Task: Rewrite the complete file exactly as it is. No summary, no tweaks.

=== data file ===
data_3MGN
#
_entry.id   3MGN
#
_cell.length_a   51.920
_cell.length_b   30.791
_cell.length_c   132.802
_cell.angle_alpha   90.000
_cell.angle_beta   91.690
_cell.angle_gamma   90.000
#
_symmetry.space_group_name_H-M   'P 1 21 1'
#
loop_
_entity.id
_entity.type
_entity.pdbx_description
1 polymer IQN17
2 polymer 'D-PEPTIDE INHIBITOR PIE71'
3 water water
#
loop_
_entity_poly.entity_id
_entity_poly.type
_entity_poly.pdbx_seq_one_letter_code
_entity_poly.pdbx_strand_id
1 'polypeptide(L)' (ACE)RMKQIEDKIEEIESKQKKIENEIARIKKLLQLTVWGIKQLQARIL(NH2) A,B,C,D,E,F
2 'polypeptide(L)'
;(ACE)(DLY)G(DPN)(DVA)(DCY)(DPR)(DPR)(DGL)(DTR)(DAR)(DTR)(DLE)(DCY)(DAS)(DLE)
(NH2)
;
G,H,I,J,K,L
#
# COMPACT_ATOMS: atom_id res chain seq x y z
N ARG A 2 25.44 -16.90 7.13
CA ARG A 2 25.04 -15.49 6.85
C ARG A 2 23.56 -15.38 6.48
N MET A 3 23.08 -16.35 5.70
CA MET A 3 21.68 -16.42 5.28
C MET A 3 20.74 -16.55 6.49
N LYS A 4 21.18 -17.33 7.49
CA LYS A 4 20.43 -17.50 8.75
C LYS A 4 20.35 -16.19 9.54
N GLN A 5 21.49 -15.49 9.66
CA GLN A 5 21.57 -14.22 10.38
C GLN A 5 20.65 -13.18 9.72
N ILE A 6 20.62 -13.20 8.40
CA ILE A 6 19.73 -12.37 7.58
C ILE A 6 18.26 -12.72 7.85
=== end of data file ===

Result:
data_3MGN
#
_entry.id   3MGN
#
_cell.length_a   51.920
_cell.length_b   30.791
_cell.length_c   132.802
_cell.angle_alpha   90.000
_cell.angle_beta   91.690
_cell.angle_gamma   90.000
#
_symmetry.space_group_name_H-M   'P 1 21 1'
#
loop_
_entity.id
_entity.type
_entity.pdbx_description
1 polymer IQN17
2 polymer 'D-PEPTIDE INHIBITOR PIE71'
3 water water
#
loop_
_entity_poly.entity_id
_entity_poly.type
_entity_poly.pdbx_seq_one_letter_code
_entity_poly.pdbx_strand_id
1 'polypeptide(L)' (ACE)RMKQIEDKIEEIESKQKKIENEIARIKKLLQLTVWGIKQLQARIL(NH2) A,B,C,D,E,F
2 'polypeptide(L)'
;(ACE)(DLY)G(DPN)(DVA)(DCY)(DPR)(DPR)(DGL)(DTR)(DAR)(DTR)(DLE)(DCY)(DAS)(DLE)
(NH2)
;
G,H,I,J,K,L
#
# COMPACT_ATOMS: atom_id res chain seq x y z
N ARG A 2 25.44 -16.90 7.13
CA ARG A 2 25.04 -15.49 6.85
C ARG A 2 23.56 -15.38 6.48
N MET A 3 23.08 -16.35 5.70
CA MET A 3 21.68 -16.42 5.28
C MET A 3 20.74 -16.55 6.49
N LYS A 4 21.18 -17.33 7.49
CA LYS A 4 20.43 -17.50 8.75
C LYS A 4 20.35 -16.19 9.54
N GLN A 5 21.49 -15.49 9.66
CA GLN A 5 21.57 -14.22 10.38
C GLN A 5 20.65 -13.18 9.72
N ILE A 6 20.62 -13.20 8.40
CA ILE A 6 19.73 -12.37 7.58
C ILE A 6 18.26 -12.72 7.85